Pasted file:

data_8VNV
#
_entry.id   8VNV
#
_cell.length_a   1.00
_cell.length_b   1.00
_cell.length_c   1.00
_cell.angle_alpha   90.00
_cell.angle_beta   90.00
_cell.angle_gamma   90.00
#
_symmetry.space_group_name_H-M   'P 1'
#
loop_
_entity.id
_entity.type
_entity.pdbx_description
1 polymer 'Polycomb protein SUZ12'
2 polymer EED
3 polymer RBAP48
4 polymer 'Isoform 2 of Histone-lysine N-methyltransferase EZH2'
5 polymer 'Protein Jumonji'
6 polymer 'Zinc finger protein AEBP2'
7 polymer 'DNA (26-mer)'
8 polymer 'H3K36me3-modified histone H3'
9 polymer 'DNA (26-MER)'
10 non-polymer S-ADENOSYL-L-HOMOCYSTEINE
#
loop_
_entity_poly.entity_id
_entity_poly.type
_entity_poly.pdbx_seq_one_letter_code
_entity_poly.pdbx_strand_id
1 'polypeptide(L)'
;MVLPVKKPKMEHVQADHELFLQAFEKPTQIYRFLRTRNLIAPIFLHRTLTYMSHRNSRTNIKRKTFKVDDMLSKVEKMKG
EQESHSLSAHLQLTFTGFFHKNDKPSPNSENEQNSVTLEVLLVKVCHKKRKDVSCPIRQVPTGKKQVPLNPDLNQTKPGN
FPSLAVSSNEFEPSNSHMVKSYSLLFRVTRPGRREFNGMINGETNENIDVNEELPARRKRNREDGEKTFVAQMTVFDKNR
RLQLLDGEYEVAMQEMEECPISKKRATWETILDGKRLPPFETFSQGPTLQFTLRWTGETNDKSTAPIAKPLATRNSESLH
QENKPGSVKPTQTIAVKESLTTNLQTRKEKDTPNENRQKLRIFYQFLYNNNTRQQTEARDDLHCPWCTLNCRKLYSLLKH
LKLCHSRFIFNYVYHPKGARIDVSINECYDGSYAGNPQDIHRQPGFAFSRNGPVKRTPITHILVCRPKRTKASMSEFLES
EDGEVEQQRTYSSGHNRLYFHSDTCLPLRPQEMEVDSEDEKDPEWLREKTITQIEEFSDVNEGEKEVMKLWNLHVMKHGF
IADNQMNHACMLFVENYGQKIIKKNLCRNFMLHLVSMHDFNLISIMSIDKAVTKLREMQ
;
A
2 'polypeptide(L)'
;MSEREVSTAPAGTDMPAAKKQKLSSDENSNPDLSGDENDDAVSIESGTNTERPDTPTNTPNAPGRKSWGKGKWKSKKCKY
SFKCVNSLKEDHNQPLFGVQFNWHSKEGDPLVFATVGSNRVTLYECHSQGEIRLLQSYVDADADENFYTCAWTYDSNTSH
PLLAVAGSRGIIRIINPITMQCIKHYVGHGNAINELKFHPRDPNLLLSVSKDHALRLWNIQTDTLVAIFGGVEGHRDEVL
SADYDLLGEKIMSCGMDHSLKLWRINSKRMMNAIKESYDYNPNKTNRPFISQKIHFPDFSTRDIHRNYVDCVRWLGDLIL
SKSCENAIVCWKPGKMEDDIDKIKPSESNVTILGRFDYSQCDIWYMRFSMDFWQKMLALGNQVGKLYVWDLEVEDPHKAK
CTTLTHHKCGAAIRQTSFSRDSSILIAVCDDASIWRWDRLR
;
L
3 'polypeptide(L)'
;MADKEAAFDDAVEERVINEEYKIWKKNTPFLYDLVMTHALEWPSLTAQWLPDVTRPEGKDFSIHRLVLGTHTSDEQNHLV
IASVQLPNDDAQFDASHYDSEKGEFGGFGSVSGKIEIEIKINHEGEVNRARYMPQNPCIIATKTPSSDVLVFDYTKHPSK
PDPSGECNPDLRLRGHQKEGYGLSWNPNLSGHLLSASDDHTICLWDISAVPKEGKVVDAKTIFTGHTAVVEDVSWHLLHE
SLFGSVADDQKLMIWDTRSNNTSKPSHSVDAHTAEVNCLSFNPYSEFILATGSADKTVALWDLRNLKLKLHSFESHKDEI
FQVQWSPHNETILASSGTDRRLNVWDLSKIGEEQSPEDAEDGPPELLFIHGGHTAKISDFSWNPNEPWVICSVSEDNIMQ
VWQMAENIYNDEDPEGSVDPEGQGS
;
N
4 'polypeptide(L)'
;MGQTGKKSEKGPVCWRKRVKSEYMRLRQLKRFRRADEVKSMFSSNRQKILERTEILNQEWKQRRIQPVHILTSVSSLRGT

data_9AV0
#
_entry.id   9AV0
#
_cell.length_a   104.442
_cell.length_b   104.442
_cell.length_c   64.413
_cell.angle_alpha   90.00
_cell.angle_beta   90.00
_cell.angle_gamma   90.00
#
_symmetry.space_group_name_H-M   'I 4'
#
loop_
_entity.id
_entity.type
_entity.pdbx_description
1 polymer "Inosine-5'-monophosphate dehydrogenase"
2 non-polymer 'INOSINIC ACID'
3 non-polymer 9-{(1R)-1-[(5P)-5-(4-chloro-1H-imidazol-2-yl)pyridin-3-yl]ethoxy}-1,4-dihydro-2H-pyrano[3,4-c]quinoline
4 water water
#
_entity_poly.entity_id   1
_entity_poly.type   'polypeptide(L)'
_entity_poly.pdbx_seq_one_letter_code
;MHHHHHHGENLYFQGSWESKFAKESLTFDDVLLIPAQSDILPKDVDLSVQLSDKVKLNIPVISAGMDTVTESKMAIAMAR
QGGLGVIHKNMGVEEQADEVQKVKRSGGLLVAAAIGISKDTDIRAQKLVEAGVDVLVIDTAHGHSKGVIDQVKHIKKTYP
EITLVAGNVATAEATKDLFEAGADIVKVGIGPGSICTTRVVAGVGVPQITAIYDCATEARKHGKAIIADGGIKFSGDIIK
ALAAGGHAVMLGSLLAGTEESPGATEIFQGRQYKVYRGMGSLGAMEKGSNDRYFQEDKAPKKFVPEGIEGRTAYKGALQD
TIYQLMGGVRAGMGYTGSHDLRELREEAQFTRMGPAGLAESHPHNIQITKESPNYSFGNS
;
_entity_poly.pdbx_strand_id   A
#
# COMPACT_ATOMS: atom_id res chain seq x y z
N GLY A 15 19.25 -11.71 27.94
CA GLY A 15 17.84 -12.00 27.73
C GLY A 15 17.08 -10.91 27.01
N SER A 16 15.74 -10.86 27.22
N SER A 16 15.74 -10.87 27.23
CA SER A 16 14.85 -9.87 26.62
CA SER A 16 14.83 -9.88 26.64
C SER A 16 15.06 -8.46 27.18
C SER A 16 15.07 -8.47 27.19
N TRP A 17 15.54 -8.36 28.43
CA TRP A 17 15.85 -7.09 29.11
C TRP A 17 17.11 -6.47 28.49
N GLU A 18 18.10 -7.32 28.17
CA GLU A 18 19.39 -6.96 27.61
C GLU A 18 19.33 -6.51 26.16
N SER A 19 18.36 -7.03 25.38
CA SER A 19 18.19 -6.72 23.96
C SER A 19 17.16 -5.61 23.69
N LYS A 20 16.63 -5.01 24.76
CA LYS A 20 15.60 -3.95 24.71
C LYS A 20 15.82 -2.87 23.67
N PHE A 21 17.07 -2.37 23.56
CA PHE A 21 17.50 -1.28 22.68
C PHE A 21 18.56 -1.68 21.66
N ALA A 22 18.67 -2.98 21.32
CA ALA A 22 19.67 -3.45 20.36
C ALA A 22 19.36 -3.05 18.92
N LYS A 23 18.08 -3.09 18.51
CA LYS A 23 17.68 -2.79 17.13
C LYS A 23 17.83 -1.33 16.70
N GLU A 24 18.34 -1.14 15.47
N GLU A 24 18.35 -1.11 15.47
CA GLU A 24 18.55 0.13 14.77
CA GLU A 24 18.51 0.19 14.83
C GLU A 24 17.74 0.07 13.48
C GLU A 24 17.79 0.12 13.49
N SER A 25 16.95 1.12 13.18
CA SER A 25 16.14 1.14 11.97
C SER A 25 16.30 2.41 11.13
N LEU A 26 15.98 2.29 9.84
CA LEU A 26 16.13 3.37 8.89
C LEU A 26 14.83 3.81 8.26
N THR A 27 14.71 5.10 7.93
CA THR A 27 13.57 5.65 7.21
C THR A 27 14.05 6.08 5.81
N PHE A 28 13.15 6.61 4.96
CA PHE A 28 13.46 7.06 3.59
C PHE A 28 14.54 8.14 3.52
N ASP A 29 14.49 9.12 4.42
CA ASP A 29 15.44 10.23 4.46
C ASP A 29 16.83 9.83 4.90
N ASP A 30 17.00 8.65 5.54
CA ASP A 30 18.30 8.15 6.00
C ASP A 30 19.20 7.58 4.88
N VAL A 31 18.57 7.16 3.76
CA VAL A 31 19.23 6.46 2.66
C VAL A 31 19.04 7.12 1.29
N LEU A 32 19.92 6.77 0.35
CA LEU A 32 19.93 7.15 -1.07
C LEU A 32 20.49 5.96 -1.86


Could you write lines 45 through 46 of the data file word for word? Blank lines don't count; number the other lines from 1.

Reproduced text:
2 'polypeptide(L)'
;MSEREVSTAPAGTDMPAAKKQKLSSDENSNPDLSGDENDDAVSIESGTNTERPDTPTNTPNAPGRKSWGKGKWKSKKCKY